During a Thursday guest appearance on MSNBC, the Rev. Al Sharpton -- whose weekday afternoon show on the liberal cable channel was replaced with a program on Sunday mornings – claimed that former President Bill Clinton should apologize for “lecturing” two protesters from the Black Lives Matter movement in a rally held a week earlier in Philadelphia.
When host Steve Kornacki asked if the civil rights leader agrees with Democratic presidential candidate Bernie Sanders' demand for an apology, Sharpton replied: “I think that the way that President Clinton responded in terms of his kind of reprimand and lecturing was inappropriate.”
The guest then stated Clinton said in retrospect that he “almost apologized” for the incident, a term that baffled the civil rights leader.
“It’s a classic Clintonian in-between,” Kornacki said.
The discussion then turned to an anti-crime bill passed in 1994 that was voted for by the Vermont senator and supported by then-First Lady Hillary Clinton.
“I think we've got to be fair,” Sharpton noted, since “there is no division in what they did in '94. I think that we're looking at a distinction without a difference.”
“The National Action Network [which Sharpton founded] and I were one of the groups saying, 'Wait a minute. We want to see something done about crime, but this bill goes too far.'” he asserted.
The liberal activist then stated: “The reason I take that personally is because we were trying to get members of Congress” to oppose the measure.
Kornacki claimed that part of the former president's response is that “he's protective of his legacy. He understands that bill is always going to be part of his legacy.”
“And it was wrong,” Sharpton growled.
The host replied:
But he was saying last week when he started getting into some statistics: “Look, violent crime did go down significantly over the last 20 years. He's basically saying: “There were positive outcomes from the bill. You can see that.”
“We said that in '94 because they had community policing in it; they had a lot of things in it that was good,” Sharpton noted. “We just felt that the bad could outweigh the good, and it did” by leading to further mass incarceration, expansion of the death penalty and measures intended to curtail the use of illegal drugs.
Another topic the liberals discussed was Hillary Clinton’s invocation in 1996 of the term “super predators,” a now-debunked theory about the children of criminals.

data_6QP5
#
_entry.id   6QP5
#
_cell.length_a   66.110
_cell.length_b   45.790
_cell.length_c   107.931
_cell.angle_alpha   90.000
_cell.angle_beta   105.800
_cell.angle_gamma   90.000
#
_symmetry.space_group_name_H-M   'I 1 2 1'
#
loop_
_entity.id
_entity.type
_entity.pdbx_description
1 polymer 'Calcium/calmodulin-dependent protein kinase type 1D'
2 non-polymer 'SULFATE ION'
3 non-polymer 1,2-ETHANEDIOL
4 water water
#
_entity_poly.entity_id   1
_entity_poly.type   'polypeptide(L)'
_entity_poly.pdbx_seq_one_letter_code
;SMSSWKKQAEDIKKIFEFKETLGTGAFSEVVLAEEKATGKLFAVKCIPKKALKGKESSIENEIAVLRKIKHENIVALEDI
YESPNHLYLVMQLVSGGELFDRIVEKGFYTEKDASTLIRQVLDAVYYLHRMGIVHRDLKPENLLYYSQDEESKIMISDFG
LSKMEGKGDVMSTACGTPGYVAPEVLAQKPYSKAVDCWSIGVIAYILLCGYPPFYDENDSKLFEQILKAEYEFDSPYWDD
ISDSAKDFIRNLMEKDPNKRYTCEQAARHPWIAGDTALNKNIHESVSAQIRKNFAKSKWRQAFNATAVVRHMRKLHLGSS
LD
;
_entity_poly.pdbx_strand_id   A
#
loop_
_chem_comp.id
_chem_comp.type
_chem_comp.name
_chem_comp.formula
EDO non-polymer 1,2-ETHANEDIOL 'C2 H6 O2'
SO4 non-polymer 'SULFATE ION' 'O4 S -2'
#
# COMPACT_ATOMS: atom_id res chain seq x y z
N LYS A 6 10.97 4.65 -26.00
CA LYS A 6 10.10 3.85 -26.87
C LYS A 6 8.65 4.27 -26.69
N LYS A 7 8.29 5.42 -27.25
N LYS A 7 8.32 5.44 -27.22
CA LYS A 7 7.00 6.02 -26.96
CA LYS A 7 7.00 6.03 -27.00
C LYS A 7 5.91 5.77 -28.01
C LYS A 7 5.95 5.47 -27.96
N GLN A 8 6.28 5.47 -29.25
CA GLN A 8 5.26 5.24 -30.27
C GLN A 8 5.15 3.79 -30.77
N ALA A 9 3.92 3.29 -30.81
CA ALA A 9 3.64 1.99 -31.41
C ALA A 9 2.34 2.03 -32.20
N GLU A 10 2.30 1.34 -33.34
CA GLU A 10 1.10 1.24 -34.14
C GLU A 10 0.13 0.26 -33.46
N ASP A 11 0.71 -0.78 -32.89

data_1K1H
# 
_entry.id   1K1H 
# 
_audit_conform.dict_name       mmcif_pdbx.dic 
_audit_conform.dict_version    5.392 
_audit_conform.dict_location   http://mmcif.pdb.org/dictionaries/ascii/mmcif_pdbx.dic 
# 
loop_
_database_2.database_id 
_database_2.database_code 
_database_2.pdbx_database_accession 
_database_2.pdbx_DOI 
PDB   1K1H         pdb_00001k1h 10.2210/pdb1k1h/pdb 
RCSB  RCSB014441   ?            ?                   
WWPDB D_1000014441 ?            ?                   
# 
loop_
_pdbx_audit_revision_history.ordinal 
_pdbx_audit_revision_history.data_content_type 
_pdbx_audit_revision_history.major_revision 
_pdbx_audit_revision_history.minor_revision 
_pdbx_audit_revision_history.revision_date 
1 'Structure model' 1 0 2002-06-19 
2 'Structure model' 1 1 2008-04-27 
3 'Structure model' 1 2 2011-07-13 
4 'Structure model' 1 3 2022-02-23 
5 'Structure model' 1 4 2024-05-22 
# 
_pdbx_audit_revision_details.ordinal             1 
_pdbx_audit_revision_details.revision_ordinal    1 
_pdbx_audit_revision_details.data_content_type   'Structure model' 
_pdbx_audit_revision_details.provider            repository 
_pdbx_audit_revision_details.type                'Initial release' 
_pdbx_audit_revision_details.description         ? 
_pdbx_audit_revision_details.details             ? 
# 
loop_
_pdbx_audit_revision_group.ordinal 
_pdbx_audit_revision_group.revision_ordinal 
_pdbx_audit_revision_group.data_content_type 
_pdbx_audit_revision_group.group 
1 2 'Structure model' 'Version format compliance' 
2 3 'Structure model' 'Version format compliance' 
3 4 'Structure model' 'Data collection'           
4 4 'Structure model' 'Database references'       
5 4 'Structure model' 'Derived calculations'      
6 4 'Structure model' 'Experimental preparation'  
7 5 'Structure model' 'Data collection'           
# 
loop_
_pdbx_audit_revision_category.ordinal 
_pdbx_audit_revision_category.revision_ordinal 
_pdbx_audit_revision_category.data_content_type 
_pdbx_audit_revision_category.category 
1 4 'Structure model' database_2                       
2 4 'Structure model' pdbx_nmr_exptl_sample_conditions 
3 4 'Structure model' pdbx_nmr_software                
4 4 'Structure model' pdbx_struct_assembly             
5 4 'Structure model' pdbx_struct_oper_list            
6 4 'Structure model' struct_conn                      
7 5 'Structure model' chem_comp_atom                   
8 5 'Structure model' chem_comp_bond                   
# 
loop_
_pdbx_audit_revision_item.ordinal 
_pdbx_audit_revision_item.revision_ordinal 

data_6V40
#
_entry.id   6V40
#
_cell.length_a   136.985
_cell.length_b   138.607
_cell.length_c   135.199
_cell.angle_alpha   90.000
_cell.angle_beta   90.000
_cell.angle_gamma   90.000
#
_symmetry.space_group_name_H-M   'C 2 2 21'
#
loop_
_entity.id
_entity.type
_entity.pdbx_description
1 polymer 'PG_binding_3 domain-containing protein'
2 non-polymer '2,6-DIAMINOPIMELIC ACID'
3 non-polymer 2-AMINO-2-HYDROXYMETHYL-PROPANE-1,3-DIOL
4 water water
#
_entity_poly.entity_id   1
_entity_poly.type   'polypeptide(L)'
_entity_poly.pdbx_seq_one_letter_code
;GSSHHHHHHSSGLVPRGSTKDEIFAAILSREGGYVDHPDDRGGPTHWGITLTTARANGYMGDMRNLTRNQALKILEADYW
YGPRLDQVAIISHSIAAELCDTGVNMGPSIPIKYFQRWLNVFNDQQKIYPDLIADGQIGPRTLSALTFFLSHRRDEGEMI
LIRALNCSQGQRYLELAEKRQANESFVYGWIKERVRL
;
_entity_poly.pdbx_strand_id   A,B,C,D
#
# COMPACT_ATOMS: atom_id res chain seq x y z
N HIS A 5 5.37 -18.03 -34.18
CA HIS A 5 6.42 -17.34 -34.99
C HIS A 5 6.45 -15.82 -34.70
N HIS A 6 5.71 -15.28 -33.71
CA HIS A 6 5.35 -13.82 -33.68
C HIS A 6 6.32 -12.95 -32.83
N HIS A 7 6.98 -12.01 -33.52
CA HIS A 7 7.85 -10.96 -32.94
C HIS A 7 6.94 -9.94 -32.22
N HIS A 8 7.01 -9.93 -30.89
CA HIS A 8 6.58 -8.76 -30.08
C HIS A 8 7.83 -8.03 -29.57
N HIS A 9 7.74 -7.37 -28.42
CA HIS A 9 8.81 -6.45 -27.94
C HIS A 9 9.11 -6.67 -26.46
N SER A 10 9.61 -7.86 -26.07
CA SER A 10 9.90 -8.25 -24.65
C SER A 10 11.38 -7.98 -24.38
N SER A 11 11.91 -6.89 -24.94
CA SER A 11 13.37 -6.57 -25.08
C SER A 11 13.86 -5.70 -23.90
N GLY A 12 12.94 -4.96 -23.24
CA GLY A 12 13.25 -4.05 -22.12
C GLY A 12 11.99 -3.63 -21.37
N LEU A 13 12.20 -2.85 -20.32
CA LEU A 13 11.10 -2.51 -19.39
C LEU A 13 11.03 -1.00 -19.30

Sharpton claimed use of that phrase “is a different issue, but I think that clearly, many of us said we think that was an offensive statement.”
Clinton “said she was talking about gang members, but one of the things we're going to be dealing with at the [Democratic] convention [July 25-28 in Philadelphia] is if we're going to take her statement of 20 years ago, you've got to take” Sanders' statement in the recent debate when “he referred to blacks as being in the ghetto and being poor, and that was just three weeks ago.”
“So how do we weigh what?” he asked.
“You know New York politics, New York Democratic politics, as well as anyone.” Kornacki stated before noting that a new poll has Clinton in the lead by 53 percent to Sanders' 37 percent in the Empire State.
“Can Sanders win New York?” the host asked.
Sharpton responded: “It's going to be a question of who turns out their voters.”
He then stated that Sanders' message “has real significance. It resonates a lot, and I've said to him his real challenge is: Can he get to African-American voters?”
Kornacki then stated: “I think the best I've seen him do, just looking at exit polls of young black voters is maybe 31, 32 percent in Michigan and Illinois, and I've seen it down to 10, 12 percent in some of these states.”
“Thirty percent is good for a Republican,” the activist asserted. “For a progressive Democrat, that is not anything near good.”
Part of the problem is that Sanders must “make his argument about finances and about class also factoring in race because black middle class and white middle class is not the same thing,” he noted. “If he was able to close that gap, he could not only win New York, he could win a lot of other places.”
“But they almost seem to be in denial that they have the problem,” Sharpton stated before claiming the Sanders campaign is “not doing well with the black community as a whole. That's delusional, and I think they need to have a reality check here.”
Sharpton's views will be put to the test on Tuesday, April 19, when the New York state primary will go a long way toward deciding who this year's Democratic presidential candidate will be.